WASHINGTON - Chinese hardwood plywood has been given affirmative final determinations by the U.S. Department of Commerce (DOC) in its antidumping duty and countervailing duty investigations.

On Tuesday the DOC announced findings that show imports of hardwood and decorative plywood from China were sold in the United States at dumping margins ranging from 55.76 percent to 121.65 percent. It also determined that all but three companies received countervailing subsidies, ranging from 13.58 percent to 27.16 percent.

A hearing is set for Sept. 19 by the U.S. International Trade Commission, with a final injury determination scheduled for late October. If the ITC also makes an affirmative decision that imports of the products "materially injure, or threaten material injury, to the domestic industry," then antidumping and countervailing duties will be issued by the DOC.

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Hardwood and decorative plywood is used in kitchen cabinetry, furniture, paneling and other components as well as engineered flooring. 2012 imports of hardwood and decorative plywood from China had an estimated value of $747.9 million, according to the DOC.

It was in September 2012 that the Coalition for Fair Trade of Hardwood Plywood filed an unfair trade petition against China for products "sold in the United States at dumped prices." Opposing the petition, the American Alliance of Hardwood Plywood (AAHP), has claimed the countervailing ruling will not only penalize jobs, but “severely damage the American industries that depend on this unique hardwood plywood.”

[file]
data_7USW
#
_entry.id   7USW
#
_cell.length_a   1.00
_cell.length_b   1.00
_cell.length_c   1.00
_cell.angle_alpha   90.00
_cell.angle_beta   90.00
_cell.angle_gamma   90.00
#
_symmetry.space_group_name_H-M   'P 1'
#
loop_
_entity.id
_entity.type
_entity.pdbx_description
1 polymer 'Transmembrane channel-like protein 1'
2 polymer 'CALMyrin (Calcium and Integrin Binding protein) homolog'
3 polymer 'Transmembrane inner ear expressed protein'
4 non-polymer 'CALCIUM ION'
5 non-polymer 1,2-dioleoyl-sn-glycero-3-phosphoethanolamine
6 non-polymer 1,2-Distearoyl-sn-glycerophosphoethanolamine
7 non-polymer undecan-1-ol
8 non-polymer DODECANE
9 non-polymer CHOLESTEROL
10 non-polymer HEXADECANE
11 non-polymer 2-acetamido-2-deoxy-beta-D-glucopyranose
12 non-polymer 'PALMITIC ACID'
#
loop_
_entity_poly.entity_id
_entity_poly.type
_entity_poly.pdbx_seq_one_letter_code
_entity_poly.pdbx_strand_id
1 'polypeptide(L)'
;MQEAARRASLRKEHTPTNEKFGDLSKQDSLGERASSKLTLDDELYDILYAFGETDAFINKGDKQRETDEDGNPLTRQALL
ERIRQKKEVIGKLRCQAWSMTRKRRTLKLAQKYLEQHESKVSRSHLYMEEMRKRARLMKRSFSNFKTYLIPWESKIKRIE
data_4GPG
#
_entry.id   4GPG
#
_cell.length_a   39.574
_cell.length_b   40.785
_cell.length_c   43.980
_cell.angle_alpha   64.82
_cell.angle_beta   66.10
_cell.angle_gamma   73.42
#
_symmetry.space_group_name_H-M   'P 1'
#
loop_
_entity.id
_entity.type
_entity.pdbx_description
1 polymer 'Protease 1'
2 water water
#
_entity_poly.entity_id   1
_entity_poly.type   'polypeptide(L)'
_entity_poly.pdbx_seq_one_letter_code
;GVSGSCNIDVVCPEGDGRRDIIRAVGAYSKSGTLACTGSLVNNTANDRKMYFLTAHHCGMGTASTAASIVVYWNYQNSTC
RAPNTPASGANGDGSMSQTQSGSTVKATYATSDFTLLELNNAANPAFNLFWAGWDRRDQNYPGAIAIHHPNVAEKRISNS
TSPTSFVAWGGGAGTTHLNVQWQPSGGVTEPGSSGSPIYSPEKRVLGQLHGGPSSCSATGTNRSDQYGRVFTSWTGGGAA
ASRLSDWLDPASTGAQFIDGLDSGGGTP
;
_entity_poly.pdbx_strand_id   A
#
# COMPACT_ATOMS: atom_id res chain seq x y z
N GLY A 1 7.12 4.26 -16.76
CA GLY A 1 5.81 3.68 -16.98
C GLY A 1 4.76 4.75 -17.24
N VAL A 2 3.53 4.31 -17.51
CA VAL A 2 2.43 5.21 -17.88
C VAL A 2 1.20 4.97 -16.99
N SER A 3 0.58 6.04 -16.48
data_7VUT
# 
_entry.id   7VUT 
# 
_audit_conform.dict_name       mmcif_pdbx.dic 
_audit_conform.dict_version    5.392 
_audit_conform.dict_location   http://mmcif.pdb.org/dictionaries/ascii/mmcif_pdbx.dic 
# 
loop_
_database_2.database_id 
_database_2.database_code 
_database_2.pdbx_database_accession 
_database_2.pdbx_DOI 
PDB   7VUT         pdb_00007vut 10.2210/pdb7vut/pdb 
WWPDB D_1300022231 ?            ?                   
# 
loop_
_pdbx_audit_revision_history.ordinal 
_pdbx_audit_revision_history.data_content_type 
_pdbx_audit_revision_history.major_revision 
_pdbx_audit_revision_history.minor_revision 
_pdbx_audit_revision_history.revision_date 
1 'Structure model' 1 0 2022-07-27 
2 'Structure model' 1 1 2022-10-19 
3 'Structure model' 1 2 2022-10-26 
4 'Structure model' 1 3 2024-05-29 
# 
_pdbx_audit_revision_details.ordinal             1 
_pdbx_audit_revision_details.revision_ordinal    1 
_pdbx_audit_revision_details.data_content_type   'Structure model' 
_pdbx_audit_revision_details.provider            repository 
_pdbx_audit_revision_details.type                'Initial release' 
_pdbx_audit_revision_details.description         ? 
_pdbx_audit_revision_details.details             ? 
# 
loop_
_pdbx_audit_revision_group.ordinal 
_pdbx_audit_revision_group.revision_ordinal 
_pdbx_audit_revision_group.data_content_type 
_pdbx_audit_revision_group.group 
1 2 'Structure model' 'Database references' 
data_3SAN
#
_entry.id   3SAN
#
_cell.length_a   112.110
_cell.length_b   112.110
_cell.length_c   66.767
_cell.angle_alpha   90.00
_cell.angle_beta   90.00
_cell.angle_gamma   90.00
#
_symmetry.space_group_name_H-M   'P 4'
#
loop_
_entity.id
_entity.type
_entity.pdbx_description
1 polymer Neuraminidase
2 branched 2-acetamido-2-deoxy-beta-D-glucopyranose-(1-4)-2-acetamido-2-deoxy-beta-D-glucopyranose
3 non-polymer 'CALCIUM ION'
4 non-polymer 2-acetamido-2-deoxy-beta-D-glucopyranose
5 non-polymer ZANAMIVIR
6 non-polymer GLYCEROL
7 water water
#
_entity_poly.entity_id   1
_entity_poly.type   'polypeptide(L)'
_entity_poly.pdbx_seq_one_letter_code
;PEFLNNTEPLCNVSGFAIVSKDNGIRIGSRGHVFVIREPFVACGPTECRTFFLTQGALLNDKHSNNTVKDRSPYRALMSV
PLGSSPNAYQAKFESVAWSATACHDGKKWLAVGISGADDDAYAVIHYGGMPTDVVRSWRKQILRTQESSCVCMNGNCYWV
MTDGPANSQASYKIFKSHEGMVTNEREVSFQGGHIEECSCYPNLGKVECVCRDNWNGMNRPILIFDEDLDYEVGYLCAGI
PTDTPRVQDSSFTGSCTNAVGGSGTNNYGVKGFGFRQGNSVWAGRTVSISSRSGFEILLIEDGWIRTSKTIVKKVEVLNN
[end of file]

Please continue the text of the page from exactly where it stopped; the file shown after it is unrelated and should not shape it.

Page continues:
In a statement on Wednesday, the AAHP called the DOC's decision "biased and prejudicial." "This is a deathblow to the U.S. cabinet industry and many other manufacturers that heavily rely on imported Chinese hardwood plywood," said AAHP Co-Chairman Greg Simon. Claiming that the DOC used Bulgaria for its cost data as opposed to the Philippines, used in the preliminary investigation, Simon added,"The methodology in the duty determination by the Department of Commerce clearly ignores sound market variables, equates China and Bulgaria, and is effectively putting the nail in the coffin for an entire industry."

"Artificial price spikes and supply constraints will eliminate many American jobs at a critical time in our economy." AAHP Co-Chairman Gregg Wilkinson said in the statement. "Those companies and jobs that do survive will be shackled by federal bureaucracy for years, or even decades, to come."